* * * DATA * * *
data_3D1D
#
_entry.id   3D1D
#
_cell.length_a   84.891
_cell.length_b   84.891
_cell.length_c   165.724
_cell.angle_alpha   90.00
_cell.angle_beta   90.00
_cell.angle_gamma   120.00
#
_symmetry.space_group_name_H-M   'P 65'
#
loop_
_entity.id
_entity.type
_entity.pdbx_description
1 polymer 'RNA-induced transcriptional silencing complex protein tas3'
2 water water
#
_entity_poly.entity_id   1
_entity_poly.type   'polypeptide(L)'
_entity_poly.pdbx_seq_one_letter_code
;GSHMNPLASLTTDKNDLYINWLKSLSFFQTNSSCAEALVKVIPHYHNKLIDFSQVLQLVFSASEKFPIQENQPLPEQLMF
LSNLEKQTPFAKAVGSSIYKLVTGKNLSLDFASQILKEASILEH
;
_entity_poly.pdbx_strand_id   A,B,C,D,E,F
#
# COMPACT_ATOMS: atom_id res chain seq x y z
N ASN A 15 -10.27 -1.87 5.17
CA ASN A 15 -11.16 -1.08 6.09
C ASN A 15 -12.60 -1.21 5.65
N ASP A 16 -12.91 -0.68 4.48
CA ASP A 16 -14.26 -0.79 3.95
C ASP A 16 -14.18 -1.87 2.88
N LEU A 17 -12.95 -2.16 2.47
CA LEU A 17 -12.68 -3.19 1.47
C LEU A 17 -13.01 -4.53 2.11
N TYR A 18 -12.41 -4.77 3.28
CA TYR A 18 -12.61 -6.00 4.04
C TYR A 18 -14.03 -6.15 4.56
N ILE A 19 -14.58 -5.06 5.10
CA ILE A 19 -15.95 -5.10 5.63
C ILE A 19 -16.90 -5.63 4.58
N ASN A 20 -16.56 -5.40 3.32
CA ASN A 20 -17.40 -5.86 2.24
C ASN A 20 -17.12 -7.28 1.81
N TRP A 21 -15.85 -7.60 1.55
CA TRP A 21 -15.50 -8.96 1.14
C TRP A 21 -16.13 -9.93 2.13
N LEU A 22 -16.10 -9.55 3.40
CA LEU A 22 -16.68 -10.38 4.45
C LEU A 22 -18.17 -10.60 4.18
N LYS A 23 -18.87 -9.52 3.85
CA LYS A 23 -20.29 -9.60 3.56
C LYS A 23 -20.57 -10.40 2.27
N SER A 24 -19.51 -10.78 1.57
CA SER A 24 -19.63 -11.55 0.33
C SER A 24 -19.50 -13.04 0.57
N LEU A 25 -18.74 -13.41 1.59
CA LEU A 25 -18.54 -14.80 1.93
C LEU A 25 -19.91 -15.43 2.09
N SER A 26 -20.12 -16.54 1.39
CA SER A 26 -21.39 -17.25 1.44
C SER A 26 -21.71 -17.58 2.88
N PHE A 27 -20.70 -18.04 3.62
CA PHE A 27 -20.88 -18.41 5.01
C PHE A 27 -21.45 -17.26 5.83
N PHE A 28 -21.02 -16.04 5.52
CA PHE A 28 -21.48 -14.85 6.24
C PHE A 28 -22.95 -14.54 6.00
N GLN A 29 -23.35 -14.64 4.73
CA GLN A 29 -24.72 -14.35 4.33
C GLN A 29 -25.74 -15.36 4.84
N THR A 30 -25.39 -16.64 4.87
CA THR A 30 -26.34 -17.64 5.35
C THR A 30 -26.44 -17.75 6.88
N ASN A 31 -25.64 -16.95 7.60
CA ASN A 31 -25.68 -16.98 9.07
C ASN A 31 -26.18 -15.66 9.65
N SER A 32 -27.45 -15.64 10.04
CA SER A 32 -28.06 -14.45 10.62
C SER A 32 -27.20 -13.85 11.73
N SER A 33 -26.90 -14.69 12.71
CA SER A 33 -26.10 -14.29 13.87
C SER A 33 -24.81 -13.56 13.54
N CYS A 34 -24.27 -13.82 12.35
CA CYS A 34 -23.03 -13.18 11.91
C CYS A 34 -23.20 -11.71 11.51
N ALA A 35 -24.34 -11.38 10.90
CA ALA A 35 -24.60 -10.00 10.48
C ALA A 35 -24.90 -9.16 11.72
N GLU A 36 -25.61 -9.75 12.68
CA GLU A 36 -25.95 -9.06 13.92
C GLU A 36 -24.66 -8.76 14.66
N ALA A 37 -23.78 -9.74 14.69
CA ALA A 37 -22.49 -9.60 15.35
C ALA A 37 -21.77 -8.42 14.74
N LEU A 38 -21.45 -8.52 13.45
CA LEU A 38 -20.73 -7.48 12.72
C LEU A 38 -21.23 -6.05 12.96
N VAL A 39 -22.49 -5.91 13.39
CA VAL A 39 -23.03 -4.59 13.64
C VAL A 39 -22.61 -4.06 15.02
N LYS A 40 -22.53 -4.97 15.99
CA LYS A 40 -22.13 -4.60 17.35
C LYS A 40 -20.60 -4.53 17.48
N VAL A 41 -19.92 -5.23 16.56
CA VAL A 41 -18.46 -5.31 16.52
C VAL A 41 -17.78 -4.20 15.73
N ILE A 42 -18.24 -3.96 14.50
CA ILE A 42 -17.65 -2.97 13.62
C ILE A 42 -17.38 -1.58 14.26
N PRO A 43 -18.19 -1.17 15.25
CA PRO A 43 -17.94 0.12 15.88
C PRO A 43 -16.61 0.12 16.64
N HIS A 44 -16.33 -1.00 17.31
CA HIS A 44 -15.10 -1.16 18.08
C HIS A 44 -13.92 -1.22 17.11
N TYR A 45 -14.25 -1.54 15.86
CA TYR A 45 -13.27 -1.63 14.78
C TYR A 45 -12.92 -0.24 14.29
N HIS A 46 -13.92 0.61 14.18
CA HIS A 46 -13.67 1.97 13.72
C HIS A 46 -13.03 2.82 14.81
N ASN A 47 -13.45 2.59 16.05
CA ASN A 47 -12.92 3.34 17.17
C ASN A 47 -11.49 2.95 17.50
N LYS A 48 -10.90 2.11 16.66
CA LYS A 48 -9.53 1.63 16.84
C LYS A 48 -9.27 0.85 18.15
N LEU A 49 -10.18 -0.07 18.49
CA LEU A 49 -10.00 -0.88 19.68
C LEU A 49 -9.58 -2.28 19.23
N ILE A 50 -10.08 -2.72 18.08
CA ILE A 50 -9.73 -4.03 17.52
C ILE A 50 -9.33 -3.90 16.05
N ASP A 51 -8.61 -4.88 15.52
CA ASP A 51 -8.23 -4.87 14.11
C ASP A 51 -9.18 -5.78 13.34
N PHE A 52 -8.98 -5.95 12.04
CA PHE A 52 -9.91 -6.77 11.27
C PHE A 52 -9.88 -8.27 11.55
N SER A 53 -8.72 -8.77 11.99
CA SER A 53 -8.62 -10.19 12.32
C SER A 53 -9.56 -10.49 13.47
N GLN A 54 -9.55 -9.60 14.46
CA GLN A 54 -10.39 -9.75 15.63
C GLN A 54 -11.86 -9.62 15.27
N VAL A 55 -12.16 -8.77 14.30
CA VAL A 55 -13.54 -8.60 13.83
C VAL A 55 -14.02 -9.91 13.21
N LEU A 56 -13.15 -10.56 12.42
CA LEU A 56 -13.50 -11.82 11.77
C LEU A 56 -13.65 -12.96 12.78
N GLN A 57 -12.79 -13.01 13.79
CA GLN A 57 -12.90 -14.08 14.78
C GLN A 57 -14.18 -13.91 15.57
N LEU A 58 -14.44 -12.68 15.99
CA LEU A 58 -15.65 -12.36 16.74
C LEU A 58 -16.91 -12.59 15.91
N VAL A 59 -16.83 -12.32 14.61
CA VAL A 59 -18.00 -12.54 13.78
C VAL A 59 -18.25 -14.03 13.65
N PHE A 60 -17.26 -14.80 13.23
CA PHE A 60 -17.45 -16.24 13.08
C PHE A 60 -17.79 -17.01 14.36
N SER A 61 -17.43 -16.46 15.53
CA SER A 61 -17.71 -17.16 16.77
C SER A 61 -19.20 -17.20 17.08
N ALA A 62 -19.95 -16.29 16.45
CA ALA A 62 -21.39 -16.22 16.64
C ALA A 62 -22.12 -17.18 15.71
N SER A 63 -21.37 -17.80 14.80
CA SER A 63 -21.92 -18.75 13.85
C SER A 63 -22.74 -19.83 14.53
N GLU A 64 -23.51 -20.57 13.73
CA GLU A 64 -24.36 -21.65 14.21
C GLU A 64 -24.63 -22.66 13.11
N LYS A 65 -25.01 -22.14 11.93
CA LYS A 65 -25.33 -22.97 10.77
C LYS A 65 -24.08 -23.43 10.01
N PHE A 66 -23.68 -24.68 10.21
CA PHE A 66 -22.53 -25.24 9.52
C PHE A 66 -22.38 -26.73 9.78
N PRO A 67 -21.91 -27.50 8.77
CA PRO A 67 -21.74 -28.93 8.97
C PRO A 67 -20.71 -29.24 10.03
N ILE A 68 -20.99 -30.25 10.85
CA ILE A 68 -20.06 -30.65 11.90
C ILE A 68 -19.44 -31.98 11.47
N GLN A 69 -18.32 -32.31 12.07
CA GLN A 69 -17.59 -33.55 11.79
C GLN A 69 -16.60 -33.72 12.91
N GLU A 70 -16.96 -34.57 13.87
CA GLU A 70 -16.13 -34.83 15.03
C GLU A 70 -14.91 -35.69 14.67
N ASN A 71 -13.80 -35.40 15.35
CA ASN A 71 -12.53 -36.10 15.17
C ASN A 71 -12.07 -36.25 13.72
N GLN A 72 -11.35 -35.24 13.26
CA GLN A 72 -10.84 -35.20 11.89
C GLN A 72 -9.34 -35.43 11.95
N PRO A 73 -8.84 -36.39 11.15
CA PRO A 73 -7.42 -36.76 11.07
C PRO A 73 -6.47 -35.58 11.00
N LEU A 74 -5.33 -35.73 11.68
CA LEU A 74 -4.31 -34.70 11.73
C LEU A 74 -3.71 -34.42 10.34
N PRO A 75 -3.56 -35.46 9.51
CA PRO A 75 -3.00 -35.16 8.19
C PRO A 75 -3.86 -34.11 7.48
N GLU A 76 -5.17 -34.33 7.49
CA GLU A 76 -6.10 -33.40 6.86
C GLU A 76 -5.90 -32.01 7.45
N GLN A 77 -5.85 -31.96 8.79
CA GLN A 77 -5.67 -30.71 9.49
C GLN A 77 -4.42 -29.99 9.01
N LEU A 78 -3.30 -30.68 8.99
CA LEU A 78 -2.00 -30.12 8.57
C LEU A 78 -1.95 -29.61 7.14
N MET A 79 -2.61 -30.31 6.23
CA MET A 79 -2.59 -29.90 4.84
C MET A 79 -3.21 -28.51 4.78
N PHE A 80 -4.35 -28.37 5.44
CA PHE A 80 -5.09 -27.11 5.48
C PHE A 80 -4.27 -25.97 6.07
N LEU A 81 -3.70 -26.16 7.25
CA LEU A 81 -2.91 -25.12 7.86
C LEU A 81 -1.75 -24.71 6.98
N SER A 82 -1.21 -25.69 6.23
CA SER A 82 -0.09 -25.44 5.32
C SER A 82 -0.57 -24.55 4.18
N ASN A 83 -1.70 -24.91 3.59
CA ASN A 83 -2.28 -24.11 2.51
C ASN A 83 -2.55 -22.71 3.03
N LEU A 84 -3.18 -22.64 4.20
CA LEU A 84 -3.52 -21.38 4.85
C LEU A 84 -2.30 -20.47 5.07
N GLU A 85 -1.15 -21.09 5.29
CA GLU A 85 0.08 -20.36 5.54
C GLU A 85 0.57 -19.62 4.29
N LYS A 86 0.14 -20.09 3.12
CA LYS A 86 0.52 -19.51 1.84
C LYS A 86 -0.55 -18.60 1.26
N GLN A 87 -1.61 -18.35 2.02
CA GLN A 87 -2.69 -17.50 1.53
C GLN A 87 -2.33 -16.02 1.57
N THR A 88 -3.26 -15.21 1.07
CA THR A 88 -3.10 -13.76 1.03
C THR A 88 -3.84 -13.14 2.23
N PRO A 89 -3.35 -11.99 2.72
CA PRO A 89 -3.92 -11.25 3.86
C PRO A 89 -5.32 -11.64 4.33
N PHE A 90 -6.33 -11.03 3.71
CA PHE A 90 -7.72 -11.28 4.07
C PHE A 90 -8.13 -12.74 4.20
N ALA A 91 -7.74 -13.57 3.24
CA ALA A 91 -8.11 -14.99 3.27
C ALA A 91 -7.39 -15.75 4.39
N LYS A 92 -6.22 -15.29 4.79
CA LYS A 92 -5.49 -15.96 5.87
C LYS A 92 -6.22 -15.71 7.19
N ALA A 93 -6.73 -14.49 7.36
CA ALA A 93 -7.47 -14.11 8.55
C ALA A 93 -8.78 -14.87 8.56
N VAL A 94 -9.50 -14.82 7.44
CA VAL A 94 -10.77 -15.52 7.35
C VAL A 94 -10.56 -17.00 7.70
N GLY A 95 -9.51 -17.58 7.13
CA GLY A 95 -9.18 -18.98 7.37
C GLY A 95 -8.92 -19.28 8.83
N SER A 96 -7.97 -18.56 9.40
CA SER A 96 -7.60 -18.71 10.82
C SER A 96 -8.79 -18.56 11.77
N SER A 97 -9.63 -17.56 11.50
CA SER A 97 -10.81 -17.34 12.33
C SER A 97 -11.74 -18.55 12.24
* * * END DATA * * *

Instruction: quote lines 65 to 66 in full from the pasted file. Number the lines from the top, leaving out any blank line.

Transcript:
C SER A 26 -21.71 -17.58 2.88
N PHE A 27 -20.70 -18.04 3.62